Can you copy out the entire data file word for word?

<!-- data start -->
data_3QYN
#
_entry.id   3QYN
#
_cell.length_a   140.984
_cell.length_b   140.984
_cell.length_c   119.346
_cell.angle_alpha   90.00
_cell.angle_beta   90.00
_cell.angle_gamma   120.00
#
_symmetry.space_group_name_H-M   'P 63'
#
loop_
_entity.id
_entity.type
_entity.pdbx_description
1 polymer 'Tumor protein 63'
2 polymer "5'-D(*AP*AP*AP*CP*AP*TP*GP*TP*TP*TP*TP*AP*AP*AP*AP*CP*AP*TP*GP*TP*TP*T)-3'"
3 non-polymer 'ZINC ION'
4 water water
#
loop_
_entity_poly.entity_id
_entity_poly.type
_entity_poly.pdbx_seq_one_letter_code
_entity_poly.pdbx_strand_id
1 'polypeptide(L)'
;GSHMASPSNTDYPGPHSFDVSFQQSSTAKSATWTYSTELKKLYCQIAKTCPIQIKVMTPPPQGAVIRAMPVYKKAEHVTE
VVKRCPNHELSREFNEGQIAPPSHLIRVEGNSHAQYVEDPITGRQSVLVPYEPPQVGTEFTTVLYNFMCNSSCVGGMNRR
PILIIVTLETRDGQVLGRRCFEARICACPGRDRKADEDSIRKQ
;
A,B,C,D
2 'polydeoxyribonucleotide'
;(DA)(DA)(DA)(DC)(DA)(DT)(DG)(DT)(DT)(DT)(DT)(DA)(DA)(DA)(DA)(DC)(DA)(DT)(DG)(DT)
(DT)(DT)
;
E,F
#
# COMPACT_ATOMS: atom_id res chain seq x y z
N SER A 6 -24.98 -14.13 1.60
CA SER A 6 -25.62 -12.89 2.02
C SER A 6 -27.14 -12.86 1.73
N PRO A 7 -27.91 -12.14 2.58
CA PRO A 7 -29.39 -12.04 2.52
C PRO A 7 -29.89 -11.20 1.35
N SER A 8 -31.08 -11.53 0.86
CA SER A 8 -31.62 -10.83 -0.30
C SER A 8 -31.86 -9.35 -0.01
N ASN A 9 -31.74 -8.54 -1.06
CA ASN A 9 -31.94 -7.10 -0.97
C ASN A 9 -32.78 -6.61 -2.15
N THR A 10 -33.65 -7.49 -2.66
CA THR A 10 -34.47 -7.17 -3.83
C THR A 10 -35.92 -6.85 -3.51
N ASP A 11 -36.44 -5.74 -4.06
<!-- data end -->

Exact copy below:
data_3QYN
#
_entry.id   3QYN
#
_cell.length_a   140.984
_cell.length_b   140.984
_cell.length_c   119.346
_cell.angle_alpha   90.00
_cell.angle_beta   90.00
_cell.angle_gamma   120.00
#
_symmetry.space_group_name_H-M   'P 63'
#
loop_
_entity.id
_entity.type
_entity.pdbx_description
1 polymer 'Tumor protein 63'
2 polymer "5'-D(*AP*AP*AP*CP*AP*TP*GP*TP*TP*TP*TP*AP*AP*AP*AP*CP*AP*TP*GP*TP*TP*T)-3'"
3 non-polymer 'ZINC ION'
4 water water
#
loop_
_entity_poly.entity_id
_entity_poly.type
_entity_poly.pdbx_seq_one_letter_code
_entity_poly.pdbx_strand_id
1 'polypeptide(L)'
;GSHMASPSNTDYPGPHSFDVSFQQSSTAKSATWTYSTELKKLYCQIAKTCPIQIKVMTPPPQGAVIRAMPVYKKAEHVTE
VVKRCPNHELSREFNEGQIAPPSHLIRVEGNSHAQYVEDPITGRQSVLVPYEPPQVGTEFTTVLYNFMCNSSCVGGMNRR
PILIIVTLETRDGQVLGRRCFEARICACPGRDRKADEDSIRKQ
;
A,B,C,D
2 'polydeoxyribonucleotide'
;(DA)(DA)(DA)(DC)(DA)(DT)(DG)(DT)(DT)(DT)(DT)(DA)(DA)(DA)(DA)(DC)(DA)(DT)(DG)(DT)
(DT)(DT)
;
E,F
#
# COMPACT_ATOMS: atom_id res chain seq x y z
N SER A 6 -24.98 -14.13 1.60
CA SER A 6 -25.62 -12.89 2.02
C SER A 6 -27.14 -12.86 1.73
N PRO A 7 -27.91 -12.14 2.58
CA PRO A 7 -29.39 -12.04 2.52
C PRO A 7 -29.89 -11.20 1.35
N SER A 8 -31.08 -11.53 0.86
CA SER A 8 -31.62 -10.83 -0.30
C SER A 8 -31.86 -9.35 -0.01
N ASN A 9 -31.74 -8.54 -1.06
CA ASN A 9 -31.94 -7.10 -0.97
C ASN A 9 -32.78 -6.61 -2.15
N THR A 10 -33.65 -7.49 -2.66
CA THR A 10 -34.47 -7.17 -3.83
C THR A 10 -35.92 -6.85 -3.51
N ASP A 11 -36.44 -5.74 -4.06